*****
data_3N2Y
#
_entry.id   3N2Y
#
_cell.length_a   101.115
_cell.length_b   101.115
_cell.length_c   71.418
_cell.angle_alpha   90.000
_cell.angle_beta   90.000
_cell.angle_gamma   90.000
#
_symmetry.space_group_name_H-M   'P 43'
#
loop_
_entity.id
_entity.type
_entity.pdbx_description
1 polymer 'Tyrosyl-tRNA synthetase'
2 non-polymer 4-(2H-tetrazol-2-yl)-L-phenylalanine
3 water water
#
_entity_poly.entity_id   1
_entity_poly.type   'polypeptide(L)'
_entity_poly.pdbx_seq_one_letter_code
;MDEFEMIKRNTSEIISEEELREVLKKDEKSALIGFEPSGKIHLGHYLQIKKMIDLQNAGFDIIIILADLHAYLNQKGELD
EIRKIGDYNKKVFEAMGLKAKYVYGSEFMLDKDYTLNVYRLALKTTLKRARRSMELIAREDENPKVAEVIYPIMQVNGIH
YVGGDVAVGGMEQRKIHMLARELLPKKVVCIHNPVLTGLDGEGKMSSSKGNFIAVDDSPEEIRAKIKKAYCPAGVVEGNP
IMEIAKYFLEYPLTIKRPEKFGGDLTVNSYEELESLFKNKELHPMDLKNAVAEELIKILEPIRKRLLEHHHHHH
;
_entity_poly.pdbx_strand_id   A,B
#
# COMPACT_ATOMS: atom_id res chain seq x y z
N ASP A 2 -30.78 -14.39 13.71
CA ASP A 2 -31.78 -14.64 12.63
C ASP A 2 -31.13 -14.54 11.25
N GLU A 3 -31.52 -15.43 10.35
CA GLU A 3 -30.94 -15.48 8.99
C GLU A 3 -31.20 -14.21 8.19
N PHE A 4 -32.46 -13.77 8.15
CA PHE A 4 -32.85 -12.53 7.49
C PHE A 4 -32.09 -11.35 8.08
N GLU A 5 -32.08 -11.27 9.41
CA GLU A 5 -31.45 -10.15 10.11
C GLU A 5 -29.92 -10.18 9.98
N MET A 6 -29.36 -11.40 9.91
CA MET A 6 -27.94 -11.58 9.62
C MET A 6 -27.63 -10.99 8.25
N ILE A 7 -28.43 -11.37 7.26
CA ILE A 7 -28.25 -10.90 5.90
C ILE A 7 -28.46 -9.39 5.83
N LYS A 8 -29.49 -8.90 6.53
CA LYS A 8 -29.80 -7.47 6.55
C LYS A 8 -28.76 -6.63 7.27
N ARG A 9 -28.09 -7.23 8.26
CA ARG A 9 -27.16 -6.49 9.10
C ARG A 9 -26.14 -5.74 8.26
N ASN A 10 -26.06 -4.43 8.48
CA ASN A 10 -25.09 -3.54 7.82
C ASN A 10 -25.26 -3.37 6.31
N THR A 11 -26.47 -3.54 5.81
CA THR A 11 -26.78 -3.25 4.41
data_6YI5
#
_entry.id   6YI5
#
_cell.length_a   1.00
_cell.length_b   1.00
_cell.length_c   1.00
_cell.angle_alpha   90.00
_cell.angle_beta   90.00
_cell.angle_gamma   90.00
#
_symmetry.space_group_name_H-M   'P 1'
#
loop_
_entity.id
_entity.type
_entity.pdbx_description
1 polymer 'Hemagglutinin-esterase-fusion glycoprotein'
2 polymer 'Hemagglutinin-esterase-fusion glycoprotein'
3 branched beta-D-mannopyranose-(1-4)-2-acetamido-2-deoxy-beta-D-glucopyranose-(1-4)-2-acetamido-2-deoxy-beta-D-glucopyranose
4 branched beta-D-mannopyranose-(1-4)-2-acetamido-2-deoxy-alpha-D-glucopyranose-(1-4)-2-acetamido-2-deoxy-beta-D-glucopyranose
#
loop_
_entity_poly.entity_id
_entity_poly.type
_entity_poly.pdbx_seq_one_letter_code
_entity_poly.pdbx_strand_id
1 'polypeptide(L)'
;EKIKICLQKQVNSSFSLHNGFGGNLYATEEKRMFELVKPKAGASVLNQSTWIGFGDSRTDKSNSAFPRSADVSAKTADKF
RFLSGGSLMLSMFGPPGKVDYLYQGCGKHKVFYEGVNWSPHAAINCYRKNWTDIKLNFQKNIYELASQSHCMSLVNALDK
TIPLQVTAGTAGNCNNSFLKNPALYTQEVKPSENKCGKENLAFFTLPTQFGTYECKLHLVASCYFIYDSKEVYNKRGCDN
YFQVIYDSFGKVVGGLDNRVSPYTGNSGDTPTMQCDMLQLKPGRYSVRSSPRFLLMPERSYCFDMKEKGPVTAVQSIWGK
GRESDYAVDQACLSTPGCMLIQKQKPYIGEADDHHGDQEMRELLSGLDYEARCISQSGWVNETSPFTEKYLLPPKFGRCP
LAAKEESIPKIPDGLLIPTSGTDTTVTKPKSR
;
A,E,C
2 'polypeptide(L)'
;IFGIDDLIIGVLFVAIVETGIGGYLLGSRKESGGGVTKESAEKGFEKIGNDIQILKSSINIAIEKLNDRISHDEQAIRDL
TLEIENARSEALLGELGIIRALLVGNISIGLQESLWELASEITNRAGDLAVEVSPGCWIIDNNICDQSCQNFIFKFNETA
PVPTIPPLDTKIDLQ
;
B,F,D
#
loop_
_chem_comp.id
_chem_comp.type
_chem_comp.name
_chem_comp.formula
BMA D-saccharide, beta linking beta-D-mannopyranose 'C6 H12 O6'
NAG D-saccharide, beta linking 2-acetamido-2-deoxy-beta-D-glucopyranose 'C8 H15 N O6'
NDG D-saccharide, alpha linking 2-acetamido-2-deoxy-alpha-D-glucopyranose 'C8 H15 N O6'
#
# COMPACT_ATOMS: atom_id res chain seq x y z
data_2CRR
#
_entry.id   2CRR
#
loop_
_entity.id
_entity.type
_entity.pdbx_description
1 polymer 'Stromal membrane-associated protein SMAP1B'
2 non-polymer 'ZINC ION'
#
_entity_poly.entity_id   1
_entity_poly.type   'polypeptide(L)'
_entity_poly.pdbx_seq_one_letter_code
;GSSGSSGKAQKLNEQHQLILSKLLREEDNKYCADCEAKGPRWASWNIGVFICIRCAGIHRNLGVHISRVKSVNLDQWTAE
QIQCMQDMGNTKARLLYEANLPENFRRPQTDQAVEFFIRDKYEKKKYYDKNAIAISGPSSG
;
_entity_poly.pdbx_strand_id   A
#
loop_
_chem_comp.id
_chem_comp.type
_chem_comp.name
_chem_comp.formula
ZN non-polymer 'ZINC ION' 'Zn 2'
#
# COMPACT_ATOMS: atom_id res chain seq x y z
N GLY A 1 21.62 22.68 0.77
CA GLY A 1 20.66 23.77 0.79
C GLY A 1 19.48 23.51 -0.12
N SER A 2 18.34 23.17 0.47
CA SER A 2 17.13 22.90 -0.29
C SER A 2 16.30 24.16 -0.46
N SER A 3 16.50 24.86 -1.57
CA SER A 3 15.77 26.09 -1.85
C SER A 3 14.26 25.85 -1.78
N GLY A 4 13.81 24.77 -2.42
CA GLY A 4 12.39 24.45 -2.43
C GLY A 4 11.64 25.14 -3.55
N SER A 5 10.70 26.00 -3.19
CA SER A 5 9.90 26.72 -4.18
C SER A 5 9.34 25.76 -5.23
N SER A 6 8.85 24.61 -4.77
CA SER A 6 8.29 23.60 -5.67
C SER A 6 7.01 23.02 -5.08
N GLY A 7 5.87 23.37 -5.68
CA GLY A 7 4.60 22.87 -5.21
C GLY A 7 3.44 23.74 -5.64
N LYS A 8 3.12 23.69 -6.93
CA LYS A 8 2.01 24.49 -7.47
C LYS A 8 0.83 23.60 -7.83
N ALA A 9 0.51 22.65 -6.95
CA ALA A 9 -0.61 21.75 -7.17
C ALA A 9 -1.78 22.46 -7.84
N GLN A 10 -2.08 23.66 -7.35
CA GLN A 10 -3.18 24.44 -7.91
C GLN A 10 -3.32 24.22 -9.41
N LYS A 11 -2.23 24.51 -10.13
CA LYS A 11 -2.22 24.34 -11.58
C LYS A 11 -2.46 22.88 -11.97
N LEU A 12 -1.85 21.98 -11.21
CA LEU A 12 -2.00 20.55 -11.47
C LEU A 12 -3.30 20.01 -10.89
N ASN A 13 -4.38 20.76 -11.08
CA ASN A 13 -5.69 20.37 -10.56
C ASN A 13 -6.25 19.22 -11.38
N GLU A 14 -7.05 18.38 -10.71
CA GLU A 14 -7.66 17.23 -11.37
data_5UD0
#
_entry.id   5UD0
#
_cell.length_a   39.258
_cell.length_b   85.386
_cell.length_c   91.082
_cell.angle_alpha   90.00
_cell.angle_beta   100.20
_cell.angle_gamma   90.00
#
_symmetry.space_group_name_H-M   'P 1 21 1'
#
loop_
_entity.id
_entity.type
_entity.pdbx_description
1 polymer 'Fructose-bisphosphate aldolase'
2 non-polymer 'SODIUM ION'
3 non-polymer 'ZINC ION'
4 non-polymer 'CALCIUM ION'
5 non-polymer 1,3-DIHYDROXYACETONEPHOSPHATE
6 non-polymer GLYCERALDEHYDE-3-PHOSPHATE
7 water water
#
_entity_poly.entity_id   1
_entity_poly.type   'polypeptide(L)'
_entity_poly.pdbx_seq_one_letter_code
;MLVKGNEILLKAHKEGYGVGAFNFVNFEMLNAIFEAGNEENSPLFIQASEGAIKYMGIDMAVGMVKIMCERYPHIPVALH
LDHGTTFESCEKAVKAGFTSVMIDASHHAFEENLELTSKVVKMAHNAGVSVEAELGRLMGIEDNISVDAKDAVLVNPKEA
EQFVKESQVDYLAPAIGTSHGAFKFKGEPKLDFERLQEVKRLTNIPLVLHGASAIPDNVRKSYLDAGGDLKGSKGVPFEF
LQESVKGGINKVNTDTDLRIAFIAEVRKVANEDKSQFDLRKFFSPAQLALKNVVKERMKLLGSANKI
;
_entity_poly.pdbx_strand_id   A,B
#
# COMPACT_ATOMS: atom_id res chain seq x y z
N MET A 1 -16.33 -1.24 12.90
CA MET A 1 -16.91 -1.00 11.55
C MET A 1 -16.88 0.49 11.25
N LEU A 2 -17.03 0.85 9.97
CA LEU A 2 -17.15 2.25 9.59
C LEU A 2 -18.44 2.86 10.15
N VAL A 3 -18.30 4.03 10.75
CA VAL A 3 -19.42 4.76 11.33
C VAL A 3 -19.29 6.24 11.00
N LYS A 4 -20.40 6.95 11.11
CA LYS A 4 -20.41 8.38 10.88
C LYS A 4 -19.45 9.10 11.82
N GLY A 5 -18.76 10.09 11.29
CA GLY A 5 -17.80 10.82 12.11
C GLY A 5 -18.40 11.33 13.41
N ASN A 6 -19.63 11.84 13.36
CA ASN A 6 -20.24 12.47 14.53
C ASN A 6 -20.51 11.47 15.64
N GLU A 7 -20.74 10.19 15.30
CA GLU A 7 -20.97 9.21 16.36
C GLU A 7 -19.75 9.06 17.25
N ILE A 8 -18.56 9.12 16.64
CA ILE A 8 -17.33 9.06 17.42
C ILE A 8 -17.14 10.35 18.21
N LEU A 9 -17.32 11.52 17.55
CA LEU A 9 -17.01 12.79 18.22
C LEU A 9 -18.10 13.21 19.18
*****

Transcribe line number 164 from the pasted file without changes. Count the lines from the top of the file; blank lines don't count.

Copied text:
CA LYS A 8 2.01 24.49 -7.47